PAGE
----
Many times a hay dealer or purveyor, will request from the producer a photo of the hay which will then be claimed as hay of their own. It is simple to pass off someone else’s photos of a beautiful stack of hay or equipment running in a field of lush green grass and present it as the hay for sale. Don’t be fooled by clever tactics, always check the source.
Availability and Storage
Due to modern day machine methods available for baling and handling hay farmers are increasingly opting out of small square bale production in favor of the less labor intensive and less time consuming option of making and handling large squares and rounds.
In certain regions of the U.S.A. it is nearly impossible to find the user-friendly but labor intensive small squares available.
For barns with lofts for use as hay storage obviously small squares are the only option that can be safely stored on the second story due to the structural strength of the loft floor and handling issues with larger hay units.
If hay storage is an option at ground level with good access for a skidsteer or tractor, the use of large rounds and squares can easily be facilitated. However, it is essential for the safety of both horse and human that the task of moving large hay bales from A to B, and stacking them safely within a building is done with careful consideration of the type of equipment on hand and how to complete the process.
The best way to ruin a good bucket on a tractor loader is to attach a single hay spear to it where the original manufacturer’s design did not provide for such addition. A single spear is also the most dangerous type of tool to utilize to pick up and move large round bales, as the bales can turn on the spear at any time and cause the tractor to become unbalanced and even overturn. Overturned tractors are the leading cause of death for farm operators.
A three-pronged spear or a grabber device is best for picking up large hay bales. The tractor or skidsteer should have the necessary lift capacity to safely move the weight of the bale, and ideally have a cage at a minimum, and certainly a roll bar and safety harness for the tractor to protect the operator from overhead damage that can easily occur when stacking large bales above ground height.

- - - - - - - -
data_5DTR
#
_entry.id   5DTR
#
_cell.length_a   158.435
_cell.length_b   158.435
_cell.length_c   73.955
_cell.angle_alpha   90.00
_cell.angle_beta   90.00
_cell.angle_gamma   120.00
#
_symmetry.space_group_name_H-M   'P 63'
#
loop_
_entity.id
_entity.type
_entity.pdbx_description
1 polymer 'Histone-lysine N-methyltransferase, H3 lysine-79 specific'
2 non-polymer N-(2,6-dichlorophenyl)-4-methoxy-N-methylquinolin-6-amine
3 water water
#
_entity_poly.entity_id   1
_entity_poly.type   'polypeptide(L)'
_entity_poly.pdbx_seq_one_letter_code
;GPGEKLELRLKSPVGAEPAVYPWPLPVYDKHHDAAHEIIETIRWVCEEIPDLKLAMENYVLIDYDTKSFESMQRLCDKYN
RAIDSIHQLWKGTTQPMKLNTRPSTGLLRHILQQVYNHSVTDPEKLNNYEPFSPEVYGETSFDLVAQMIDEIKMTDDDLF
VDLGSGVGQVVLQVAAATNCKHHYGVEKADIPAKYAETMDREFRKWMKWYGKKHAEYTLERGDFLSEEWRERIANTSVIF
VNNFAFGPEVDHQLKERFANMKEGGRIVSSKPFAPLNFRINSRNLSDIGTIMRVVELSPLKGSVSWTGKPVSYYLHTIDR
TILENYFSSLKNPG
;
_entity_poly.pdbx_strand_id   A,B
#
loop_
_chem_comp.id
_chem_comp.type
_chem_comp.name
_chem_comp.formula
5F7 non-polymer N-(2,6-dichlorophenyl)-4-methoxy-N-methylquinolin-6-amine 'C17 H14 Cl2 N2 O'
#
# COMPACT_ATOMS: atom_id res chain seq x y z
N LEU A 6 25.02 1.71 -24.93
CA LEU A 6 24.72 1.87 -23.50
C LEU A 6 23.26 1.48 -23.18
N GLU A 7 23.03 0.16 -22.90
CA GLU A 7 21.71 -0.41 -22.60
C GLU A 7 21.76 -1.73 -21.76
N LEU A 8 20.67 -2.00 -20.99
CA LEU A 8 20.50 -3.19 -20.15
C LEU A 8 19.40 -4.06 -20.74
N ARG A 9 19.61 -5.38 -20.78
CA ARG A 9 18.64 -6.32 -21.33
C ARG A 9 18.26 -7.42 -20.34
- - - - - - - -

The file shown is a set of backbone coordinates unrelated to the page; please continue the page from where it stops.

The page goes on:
Tractor stability can be enhanced by weights added to the tractor (or a heavy piece of other equipment hitched behind), wheels placed as far apart on the tractor as the manufacturer allows, and the addition of water or calcium chloride in rubber tires to provide a lower center of gravity for the equipment. The use of antifreeze in tires is not a good idea as should it leak it is toxic to livestock. There are many options of loading tires including options like beet juice! Be aware that calcium chloride can cause rim damage to metal over time in certain situations. Consult your tractor dealer/technician for advice.
Poly tunnels with wide and tall enough access for the handling equipment, or metal or wood built storage/equipment sheds can be valuable assets for hay storage needs. Not only will the structure protect the expensive hay from water damage, the separation of the hay storage area from vehicles, horses and area of flammable nature provides an important safety net in case of fire.
Hay should always be stored cut side up, baled to less than 14% moisture, in areas with good passive ventilation and no condensation issues for best results.
Loyalty and Fair Pricing
Haymaking is not an easy task. Mother Nature, expenses for fertilizers such as lime, diesel costs and costly machine repairs and capital purchases all make the farmers’ lives difficult. This is without the high risks of injury, insurance costs, and labor. Certainly it is no 9-5 job.
When you find a good hay source stick with it. Loyalty to your farmer will usually be rewarded with loyalty in return, and establishing a good working relationship where payment is prompt and without issue and quality of product produced is appreciated is paramount to ensure an ongoing good supply of hay.
Hay pricing is governed by commodity markets and hay sales prices across the country are readily tracked through the U.S.D.A. website. When hay prices are escalating with export high export levels hay prices will also increase due to increased demand on supplies. Extreme weather across the U.S.A. can create shortages of hay supply. National demand always increases as winter approaches.
It is always prudent for horse owners with the room and funds to stock up hay supplies sooner rather than later to do so, to ensure an adequate supply for horses’ hay needs.